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how many billionaires does it take to fix a school system? June 23, 2008

Posted by KG in education.
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great discussion on education reform from nytimes magazine:

Hess: I think these two camps tend to make the same analytic mistake. Ten or 20 years ago, the dominant givers in education were trying to work through districts. There was the Kellogg Foundation, the Packard Foundation, the Ford Foundation, all working from the inside. The biggest example was the Annenberg Foundation. In 1993, former Ambassador Walter Annenberg went to the White House and announced a $500 million gift to education. He said, essentially, “We need to drop a bomb on American urban education to shake things up.” Local foundations made matching gifts, so Annenberg’s $500 million was leveraged into more than $1 billion, invested in more than a dozen communities. And generally speaking, it was a substantial disappointment. There was very little change in an ongoing, meaningful way. You know, there’s a reason that Univac wasn’t able just to become I.B.M., and there’s a reason I.B.M. couldn’t just become Microsoft and Microsoft couldn’t just become Google. Organizations bake in the assumptions and the processes that made them successful. The way you hire your people, the way you reward your people, the internal practices you devise — they are all built around a certain set of assumptions and operations. When that larger world changes, it’s tough to retool. So when these reform-minded superintendents come in, like Alan Bersin when he arrived in San Diego or Paul Vallas when he got to Philadelphia or Joel Klein here in New York, they face enormous challenges. A school system is not an agile, nimble organization where if you can just hire the right people and start the right programs, you can turn things around quickly. You’ve got to work your way around outdated staffing processes, inadequate and bulky information-technology systems, abysmal and poorly conceived data-management systems. Alan Bersin was five years into his tenure in San Diego before teachers stopped putting transfer requests into a wooden box.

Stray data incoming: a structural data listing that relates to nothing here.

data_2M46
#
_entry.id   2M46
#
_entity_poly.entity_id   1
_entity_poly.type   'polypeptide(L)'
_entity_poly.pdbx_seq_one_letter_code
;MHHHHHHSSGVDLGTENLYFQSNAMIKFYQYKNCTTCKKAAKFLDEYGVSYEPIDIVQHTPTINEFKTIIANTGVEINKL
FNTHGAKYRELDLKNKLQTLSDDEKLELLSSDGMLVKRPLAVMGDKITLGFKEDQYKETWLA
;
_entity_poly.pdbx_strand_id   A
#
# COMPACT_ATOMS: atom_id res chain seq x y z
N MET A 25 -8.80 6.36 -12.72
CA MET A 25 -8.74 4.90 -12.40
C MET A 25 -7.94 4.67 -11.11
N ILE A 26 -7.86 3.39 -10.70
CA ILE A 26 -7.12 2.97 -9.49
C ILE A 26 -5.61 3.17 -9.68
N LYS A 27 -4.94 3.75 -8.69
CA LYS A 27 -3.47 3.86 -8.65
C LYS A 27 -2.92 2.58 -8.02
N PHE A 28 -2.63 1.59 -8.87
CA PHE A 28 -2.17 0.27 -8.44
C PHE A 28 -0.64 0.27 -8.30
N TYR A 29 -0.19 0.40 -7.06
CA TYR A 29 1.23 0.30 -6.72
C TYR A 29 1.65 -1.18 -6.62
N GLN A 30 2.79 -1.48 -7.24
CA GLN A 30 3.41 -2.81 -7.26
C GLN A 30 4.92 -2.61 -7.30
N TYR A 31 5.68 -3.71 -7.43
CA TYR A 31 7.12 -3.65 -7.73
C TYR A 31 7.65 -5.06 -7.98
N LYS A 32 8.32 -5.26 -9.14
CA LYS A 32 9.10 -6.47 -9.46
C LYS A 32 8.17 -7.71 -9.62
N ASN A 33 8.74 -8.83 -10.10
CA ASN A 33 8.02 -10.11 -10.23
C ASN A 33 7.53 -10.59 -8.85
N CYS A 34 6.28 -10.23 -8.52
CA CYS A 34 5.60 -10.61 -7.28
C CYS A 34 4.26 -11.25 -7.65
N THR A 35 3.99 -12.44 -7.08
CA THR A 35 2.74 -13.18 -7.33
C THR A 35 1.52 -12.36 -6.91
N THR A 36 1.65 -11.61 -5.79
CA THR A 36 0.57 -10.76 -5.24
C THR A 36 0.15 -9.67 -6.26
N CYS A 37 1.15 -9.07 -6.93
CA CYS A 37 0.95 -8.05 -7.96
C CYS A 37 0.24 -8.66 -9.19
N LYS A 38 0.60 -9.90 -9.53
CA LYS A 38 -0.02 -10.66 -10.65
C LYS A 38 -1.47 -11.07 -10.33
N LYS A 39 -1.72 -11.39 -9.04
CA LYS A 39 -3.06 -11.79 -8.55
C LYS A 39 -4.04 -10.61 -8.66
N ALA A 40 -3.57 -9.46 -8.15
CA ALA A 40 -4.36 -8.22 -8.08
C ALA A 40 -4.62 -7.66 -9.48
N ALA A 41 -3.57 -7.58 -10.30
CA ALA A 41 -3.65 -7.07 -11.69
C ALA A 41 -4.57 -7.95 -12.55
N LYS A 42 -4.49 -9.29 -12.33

the neuroscience of philanthropy March 11, 2008

Posted by AP in neuroscience.
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new york times magazine:

Charity, do-gooding, philanthropy it’s all just selfishness masquerading as virtue. So says the cynic. In modern times, the theory that each of us, despite occasional appearances of self-sacrificial nobility, is ultimately and invariably looking out for No. 1 got a big boost from Darwin’s theory of evolution. By the logic of natural selection, any tendency to act selflessly ought to be snuffed out in the struggle to survive and propagate. So if someone seems to be behaving as an altruist — say, by giving away a fortune to relieve the sufferings of others — that person is really following the selfish dictates of his own genes. The evolutionary psychologist Randolph Nesse confessed that he slept badly for many nights after absorbing this supposed discovery, which he called “one of the most disturbing in the history of science.”

Before resigning ourselves to a similar spell of disillusioned sleeplessness, it might be instructive to test this theory against a particular case of philanthropy. In recent years, Bill Gates has channeled billions of his dollars to a foundation devoted to fighting disease and poverty. The Bill and Melinda Gates Foundation may today be the single-most-powerful force in the world for the relief of suffering. But what, one might ask, is in it for Bill?